TRENTON – Several bills aimed at making New Jersey more “business friendly” advanced out of an Assembly committee Tuesday.
One bill (A-1676) modifies the business tax formula used to determine the corporate income subject to tax by the state from a three-factor formula to a single sales factor formula.
Each state that imposes a corporate income tax determines the portion of the total income of a corporation subject to the tax by using formulas that measure specific activities of the corporation assigned to that state.
The portion of the corporate income subject to tax by a state is determined by the proportion of activity in the state to the total activity of the corporation.
The New Jersey corporation business tax employs a three-fraction formula that apportions a share of a corporation’s income to this state based on a weighted average of the following fractions a corporation’s property in this state over the corporation’s total property, a corporation’s sales in this state over the corporation’s total sales and the corporation’s payroll in this state over the corporation’s total payroll.
Currently, the sales fraction accounts for 50 percent of the apportionment and the property and payroll fractions each account for 25 percent of the apportionment.
This bill replaces the three-factor formula with a single sales factor formula.
The change is phased-in over three years, beginning after July 1, 2010.
For that year, the sales fraction will account for 70 percent of the apportionment and the property and payroll fractions each will account for 15 percent of the apportionment.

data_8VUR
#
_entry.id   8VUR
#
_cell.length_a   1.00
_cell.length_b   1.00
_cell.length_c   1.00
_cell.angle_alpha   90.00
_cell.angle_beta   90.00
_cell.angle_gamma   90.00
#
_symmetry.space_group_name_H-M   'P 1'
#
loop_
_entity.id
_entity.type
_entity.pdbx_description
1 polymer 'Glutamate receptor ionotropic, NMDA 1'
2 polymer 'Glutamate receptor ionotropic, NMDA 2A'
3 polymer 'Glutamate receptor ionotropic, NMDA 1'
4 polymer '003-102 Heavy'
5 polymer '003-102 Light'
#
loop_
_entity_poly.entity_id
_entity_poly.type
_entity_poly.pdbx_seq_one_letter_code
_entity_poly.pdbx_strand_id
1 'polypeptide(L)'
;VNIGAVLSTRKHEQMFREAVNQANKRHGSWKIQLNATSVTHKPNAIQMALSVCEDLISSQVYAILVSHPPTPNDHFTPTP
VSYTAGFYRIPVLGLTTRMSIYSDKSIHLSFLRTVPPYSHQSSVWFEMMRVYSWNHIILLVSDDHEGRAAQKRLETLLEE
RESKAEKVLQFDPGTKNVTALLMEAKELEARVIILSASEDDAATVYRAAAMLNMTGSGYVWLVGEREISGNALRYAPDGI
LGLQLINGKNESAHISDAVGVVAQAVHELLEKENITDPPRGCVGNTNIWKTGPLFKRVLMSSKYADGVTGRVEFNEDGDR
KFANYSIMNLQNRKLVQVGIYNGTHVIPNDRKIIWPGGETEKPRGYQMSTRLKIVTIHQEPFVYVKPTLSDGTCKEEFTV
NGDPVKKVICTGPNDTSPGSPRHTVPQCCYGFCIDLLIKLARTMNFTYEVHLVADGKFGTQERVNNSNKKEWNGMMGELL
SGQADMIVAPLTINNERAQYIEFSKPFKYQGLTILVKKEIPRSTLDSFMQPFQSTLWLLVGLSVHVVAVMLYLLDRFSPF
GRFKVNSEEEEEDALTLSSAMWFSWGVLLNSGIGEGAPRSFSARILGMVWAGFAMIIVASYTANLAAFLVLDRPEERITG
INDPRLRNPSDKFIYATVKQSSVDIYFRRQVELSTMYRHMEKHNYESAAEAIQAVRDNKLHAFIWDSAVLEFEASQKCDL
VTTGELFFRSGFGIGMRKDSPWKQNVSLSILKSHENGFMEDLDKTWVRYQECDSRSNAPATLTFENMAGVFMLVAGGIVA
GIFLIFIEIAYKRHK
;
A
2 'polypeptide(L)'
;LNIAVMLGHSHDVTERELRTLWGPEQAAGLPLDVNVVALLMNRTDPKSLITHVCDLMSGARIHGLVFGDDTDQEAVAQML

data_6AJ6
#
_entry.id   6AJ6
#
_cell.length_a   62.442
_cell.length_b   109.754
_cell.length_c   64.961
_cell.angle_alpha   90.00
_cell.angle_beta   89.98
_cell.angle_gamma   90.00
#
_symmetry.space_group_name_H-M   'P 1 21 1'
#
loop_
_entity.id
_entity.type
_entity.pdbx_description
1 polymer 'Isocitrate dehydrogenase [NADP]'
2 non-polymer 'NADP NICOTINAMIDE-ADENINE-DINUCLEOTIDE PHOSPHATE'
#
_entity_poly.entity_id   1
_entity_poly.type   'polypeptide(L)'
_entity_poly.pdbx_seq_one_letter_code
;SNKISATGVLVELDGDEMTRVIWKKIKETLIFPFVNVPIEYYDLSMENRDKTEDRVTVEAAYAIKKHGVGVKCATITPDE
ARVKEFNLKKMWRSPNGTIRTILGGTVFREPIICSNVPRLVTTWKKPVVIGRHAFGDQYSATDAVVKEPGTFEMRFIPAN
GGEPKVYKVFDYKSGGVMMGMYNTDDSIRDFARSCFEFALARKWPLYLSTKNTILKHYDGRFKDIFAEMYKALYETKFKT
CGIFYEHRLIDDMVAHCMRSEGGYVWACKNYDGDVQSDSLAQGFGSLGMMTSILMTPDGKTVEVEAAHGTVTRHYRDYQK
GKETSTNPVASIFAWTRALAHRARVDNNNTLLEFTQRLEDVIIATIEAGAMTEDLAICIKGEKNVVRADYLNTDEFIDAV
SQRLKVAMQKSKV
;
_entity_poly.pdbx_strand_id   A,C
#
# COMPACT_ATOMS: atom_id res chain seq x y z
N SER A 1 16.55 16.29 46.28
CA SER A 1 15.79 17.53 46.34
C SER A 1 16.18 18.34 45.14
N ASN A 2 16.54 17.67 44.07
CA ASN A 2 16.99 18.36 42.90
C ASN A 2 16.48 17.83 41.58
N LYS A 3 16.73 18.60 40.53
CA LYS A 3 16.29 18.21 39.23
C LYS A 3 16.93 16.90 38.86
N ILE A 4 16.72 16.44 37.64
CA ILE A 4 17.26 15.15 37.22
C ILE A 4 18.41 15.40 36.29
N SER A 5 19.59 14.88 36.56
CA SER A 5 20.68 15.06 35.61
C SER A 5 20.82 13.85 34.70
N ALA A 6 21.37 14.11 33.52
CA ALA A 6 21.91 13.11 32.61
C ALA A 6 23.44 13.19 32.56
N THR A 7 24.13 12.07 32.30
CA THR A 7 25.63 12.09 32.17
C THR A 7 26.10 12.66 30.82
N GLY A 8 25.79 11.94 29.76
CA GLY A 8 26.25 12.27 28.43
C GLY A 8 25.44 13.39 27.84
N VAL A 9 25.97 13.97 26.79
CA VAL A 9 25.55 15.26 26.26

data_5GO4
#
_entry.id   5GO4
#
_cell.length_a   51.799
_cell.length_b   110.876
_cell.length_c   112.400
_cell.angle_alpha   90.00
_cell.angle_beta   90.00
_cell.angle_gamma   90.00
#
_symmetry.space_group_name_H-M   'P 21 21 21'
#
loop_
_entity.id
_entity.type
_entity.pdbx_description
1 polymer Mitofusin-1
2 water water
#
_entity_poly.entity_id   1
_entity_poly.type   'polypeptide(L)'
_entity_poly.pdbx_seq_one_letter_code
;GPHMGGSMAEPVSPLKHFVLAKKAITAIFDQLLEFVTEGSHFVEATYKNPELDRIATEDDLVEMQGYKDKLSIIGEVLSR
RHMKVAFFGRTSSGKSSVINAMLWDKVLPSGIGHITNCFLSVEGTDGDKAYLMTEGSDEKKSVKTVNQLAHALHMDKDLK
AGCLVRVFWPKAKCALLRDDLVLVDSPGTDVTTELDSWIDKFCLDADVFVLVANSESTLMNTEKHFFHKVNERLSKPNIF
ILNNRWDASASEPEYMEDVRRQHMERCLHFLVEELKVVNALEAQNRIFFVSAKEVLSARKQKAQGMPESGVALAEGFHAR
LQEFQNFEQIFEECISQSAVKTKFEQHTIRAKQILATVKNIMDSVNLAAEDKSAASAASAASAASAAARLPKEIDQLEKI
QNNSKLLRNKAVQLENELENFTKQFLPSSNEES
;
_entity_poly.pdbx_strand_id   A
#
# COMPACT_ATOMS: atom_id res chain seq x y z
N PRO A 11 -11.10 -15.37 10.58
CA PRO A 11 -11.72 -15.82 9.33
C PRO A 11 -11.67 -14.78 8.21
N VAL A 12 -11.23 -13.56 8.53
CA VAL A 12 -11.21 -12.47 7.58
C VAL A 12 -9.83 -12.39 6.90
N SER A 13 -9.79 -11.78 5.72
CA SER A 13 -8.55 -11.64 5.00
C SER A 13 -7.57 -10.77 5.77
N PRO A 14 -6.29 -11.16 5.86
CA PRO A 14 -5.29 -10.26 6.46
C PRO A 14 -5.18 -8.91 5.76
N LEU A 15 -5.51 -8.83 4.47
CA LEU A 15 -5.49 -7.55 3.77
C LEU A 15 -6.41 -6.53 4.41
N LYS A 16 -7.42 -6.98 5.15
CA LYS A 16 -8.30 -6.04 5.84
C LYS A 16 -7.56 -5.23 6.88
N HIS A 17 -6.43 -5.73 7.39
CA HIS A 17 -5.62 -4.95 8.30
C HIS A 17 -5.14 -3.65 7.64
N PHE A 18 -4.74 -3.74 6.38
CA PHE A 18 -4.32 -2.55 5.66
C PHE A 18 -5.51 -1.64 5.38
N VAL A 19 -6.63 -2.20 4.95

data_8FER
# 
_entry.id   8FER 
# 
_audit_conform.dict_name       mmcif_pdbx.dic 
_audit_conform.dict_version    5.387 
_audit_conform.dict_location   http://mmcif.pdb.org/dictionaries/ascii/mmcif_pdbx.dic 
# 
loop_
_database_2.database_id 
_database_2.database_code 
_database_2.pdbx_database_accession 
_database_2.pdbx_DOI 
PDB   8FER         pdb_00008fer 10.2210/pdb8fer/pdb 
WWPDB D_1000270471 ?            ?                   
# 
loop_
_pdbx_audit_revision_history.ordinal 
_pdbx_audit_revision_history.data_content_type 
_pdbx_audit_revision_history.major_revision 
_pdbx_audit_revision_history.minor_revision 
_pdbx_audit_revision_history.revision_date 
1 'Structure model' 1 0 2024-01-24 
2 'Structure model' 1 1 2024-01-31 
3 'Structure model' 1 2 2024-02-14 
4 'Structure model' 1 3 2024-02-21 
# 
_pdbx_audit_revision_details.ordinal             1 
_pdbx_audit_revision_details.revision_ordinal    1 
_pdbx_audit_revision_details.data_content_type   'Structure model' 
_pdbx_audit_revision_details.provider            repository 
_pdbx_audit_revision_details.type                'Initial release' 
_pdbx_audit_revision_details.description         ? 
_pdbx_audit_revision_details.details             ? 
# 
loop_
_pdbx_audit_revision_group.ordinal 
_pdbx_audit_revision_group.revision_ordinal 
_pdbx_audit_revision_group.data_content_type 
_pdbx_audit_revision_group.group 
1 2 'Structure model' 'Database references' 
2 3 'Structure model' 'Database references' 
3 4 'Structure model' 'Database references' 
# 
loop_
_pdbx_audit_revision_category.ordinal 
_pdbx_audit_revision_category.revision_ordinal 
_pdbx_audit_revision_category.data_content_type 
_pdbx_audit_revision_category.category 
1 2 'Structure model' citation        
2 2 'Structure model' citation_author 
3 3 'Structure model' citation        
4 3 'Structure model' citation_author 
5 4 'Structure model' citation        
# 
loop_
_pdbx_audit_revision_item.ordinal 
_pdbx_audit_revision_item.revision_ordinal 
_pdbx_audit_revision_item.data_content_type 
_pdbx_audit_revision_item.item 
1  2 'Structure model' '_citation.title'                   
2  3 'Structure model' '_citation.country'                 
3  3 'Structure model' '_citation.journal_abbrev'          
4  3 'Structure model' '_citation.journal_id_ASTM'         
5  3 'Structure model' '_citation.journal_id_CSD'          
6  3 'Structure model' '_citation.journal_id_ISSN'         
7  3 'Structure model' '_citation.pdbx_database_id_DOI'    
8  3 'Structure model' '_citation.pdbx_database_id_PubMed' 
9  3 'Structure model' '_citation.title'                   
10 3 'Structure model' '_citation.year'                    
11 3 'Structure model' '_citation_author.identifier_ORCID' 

After July 1, 2011, the sales fraction will increase to 90 percent and the weights of property and payroll will each account for 5 percent of the apportionment.
After July 1, 2012, the sales fraction will account for 100 percent of the apportionment.
Another bill (A-3535) offers a tax break for small business owners, allowing them benefits similar to those already received by larger corporations.
Under current law, New Jersey’s personal income tax is calculated through 16 separately defined categories of income.
Unlike the federal tax code and the tax laws of 48 other states, state tax law does not permit filers who generate income from different types of businesses to offset gains derived from one business entity with losses sustained from another.
The bill would consolidate four of those income categories and give small business owners the same ability to recoup losses over 20 years that large corporations currently enjoy under a Greenwald bill signed into law two years ago.
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